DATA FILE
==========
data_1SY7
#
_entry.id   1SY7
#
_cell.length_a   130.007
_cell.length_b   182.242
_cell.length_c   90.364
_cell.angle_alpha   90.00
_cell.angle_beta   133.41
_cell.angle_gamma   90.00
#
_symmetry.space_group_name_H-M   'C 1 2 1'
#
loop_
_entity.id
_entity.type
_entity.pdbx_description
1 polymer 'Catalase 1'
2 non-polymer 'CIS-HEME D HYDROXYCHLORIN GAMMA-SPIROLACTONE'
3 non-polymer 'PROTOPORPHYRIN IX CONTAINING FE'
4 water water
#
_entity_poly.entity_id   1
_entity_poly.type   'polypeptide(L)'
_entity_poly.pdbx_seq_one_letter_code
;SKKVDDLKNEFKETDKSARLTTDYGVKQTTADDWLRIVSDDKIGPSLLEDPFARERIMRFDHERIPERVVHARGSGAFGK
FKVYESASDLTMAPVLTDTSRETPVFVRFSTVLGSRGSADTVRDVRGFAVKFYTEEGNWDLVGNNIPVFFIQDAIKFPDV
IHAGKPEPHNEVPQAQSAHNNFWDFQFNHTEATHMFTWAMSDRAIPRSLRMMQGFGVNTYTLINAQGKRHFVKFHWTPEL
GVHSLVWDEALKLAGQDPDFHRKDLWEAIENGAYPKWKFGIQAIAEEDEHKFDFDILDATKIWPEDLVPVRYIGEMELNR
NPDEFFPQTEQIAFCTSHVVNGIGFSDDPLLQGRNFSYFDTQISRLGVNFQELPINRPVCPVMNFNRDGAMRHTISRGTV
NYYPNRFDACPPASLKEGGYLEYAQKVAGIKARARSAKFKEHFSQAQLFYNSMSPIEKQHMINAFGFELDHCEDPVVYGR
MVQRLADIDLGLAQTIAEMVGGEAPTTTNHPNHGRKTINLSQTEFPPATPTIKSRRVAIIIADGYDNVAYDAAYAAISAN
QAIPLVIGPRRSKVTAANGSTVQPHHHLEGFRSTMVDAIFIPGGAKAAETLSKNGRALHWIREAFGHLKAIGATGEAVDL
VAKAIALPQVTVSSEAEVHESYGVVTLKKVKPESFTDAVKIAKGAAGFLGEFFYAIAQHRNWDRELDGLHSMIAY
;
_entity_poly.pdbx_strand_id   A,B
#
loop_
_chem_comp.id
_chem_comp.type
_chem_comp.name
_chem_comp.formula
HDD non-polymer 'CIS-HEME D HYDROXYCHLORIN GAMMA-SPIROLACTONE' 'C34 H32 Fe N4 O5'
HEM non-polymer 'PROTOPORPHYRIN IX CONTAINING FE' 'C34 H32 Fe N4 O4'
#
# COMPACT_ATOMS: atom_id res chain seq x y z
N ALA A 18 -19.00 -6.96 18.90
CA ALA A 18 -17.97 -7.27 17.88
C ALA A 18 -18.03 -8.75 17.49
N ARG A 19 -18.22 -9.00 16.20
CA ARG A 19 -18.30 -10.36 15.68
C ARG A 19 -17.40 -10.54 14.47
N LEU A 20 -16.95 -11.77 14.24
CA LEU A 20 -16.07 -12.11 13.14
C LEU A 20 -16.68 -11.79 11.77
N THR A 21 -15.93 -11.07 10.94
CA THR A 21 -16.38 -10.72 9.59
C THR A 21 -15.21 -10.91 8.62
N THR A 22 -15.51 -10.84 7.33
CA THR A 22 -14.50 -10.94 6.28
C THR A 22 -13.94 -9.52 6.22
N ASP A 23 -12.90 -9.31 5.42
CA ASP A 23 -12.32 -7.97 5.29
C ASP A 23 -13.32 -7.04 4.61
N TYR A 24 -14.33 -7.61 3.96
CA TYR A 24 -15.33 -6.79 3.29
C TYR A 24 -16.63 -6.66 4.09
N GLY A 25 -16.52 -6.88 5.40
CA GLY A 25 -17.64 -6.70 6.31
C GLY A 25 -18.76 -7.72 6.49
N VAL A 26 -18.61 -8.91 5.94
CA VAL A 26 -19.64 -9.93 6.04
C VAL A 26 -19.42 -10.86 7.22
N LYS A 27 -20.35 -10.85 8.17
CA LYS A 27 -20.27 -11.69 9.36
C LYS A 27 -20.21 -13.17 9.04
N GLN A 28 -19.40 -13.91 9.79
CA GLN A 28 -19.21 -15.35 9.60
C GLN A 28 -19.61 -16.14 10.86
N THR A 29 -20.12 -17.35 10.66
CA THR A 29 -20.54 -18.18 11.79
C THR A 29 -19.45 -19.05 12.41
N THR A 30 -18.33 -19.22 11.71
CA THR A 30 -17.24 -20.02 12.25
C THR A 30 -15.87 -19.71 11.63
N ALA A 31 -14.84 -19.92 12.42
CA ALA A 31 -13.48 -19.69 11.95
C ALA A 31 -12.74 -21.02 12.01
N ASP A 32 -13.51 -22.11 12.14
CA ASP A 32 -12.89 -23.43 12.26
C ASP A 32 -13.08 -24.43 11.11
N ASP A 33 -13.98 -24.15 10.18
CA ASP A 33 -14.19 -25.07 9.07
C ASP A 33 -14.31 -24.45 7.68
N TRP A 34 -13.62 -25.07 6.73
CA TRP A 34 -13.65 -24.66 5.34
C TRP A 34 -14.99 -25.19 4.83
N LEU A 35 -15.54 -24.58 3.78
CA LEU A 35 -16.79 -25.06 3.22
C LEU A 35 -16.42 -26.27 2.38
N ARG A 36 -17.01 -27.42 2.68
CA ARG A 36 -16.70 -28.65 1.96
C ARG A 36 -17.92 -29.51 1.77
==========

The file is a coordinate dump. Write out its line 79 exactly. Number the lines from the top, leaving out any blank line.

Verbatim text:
C GLN A 28 -19.61 -16.14 10.86